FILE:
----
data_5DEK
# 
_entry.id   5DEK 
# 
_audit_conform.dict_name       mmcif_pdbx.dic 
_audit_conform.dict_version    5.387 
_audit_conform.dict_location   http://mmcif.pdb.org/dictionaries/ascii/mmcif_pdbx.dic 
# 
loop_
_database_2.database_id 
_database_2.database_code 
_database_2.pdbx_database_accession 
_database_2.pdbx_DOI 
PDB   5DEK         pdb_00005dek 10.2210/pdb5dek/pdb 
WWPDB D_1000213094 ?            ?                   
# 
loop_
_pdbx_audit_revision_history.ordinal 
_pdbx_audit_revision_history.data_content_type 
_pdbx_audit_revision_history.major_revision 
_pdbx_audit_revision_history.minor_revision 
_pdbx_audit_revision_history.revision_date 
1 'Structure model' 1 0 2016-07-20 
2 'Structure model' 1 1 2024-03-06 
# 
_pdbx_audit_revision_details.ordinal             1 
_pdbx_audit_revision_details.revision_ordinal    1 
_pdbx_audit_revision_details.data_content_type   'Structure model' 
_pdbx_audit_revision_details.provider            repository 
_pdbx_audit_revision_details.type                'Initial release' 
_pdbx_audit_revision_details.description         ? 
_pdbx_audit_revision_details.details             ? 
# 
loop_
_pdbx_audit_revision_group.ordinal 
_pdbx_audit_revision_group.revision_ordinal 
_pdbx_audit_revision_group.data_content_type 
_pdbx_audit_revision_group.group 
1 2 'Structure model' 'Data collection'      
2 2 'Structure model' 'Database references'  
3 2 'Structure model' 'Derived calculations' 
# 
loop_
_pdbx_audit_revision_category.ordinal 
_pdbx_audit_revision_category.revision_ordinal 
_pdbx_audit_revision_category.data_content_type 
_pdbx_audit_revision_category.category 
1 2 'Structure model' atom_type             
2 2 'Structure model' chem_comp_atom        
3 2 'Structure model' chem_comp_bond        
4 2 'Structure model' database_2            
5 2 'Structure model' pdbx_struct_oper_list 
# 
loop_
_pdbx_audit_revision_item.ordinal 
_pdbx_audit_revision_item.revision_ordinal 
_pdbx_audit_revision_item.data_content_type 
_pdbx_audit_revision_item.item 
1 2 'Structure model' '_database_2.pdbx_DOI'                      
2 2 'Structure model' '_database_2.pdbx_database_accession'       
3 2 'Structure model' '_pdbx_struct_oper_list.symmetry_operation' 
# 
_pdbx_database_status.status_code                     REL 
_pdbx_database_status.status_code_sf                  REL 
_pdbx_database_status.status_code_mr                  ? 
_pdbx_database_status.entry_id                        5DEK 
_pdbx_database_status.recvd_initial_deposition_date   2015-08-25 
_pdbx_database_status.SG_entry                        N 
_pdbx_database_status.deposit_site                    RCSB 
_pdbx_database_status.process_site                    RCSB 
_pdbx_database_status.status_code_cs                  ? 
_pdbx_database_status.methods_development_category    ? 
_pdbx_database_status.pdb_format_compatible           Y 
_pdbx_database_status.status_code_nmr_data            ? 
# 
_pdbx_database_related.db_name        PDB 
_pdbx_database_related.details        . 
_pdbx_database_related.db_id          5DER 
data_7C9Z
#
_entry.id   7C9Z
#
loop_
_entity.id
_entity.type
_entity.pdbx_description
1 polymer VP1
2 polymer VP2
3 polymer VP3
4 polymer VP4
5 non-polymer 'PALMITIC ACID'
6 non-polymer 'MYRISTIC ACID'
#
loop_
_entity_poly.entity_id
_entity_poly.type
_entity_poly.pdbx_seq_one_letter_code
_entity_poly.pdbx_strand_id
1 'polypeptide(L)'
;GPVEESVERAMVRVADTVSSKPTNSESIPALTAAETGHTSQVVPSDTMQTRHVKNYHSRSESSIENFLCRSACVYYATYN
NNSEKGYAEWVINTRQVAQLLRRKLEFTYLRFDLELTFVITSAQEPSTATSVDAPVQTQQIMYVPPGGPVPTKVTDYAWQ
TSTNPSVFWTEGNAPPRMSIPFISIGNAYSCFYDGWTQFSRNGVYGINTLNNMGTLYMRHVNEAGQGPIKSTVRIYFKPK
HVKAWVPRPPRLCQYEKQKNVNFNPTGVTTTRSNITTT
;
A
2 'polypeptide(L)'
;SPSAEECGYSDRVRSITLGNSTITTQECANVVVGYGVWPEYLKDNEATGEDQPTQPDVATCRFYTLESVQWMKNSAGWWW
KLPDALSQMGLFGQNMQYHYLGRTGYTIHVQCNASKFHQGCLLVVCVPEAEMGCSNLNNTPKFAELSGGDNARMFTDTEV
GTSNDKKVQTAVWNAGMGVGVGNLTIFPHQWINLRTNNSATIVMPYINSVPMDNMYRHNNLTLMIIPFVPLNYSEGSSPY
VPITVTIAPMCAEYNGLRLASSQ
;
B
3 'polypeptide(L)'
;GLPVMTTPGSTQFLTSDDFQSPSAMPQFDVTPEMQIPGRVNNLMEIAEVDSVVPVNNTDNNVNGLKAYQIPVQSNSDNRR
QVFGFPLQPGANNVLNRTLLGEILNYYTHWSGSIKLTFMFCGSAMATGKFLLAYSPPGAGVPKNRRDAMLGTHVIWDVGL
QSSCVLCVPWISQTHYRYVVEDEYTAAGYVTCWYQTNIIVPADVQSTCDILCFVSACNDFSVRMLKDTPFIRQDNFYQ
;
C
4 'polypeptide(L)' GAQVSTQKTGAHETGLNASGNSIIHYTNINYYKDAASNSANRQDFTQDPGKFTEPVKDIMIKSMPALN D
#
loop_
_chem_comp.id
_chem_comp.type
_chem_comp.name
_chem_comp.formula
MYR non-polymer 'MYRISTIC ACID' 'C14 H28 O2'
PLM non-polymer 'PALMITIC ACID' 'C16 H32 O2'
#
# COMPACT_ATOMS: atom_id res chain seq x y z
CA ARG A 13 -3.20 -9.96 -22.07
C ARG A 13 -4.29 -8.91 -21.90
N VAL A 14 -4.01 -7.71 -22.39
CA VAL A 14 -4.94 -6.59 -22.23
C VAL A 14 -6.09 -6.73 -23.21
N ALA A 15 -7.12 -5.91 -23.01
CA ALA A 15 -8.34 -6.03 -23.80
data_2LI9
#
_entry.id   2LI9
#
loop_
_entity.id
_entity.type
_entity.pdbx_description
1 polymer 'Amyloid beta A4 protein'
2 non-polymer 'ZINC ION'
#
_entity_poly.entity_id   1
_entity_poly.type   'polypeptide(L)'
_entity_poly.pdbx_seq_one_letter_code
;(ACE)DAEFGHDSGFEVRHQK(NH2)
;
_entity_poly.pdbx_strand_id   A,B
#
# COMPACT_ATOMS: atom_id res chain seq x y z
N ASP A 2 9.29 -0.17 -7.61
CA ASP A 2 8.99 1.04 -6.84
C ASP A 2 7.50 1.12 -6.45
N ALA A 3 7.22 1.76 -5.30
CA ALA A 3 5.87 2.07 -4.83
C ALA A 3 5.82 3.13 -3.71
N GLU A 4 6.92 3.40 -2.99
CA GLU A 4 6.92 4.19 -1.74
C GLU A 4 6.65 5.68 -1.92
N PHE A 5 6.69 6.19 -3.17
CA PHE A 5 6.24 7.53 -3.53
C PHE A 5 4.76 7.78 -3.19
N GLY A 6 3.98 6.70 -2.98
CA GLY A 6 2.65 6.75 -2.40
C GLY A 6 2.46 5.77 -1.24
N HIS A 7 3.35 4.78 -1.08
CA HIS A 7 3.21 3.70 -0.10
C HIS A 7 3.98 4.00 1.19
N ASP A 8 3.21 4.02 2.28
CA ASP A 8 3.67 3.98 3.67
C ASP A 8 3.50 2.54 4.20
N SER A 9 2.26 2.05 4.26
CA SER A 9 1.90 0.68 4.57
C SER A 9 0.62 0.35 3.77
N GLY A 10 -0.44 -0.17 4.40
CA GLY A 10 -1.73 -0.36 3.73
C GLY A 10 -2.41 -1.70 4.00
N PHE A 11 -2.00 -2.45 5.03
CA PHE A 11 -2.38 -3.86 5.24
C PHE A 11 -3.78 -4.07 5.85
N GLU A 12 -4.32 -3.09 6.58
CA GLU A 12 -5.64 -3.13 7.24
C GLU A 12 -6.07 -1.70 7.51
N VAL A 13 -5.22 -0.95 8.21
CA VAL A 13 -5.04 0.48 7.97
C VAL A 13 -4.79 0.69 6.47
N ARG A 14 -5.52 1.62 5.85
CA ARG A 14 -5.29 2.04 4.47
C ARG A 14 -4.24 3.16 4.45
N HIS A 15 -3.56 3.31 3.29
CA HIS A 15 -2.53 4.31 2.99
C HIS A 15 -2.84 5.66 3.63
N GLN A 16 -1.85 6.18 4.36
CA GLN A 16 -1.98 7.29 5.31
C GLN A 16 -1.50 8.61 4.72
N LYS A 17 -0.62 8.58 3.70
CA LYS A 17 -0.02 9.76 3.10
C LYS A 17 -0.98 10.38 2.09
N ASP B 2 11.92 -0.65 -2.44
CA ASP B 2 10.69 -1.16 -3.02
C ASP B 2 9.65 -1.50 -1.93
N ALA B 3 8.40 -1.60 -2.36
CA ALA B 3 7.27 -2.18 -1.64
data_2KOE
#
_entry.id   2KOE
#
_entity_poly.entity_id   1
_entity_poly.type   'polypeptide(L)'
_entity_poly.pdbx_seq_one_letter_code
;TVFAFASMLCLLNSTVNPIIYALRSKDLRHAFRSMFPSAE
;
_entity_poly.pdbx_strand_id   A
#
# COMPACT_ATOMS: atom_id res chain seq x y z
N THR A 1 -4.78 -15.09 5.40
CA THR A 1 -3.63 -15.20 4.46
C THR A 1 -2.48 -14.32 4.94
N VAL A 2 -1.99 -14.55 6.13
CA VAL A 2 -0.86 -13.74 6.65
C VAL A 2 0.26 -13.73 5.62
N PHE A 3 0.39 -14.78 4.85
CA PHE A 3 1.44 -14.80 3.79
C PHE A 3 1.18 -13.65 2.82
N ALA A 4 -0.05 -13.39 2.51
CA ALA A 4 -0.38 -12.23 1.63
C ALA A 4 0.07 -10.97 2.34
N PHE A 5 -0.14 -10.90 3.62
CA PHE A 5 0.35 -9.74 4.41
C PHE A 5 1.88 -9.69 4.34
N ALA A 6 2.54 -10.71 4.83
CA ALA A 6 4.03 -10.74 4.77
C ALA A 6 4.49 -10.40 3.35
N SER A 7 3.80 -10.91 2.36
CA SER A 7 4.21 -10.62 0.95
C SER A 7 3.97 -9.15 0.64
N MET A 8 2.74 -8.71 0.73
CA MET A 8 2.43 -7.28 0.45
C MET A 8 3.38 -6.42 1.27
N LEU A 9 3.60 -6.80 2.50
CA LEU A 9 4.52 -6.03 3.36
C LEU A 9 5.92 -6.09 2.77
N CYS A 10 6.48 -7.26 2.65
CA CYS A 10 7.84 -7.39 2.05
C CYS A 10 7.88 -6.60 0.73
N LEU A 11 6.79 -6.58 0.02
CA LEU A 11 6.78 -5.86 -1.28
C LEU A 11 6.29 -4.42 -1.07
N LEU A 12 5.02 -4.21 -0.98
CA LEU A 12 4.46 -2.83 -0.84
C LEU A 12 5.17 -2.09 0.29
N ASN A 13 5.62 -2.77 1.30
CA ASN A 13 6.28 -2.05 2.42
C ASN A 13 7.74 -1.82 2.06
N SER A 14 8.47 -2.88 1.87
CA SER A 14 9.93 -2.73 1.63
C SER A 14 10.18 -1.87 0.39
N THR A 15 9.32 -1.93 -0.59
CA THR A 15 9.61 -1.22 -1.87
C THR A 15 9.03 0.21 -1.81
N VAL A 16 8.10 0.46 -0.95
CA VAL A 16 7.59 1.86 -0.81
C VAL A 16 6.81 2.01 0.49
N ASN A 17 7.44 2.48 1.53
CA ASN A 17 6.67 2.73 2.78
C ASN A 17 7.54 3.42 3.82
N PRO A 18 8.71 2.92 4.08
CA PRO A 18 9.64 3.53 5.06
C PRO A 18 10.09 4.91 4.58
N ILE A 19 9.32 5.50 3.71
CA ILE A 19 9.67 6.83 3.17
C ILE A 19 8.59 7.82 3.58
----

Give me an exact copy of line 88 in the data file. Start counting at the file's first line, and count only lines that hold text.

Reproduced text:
2 polymer VP2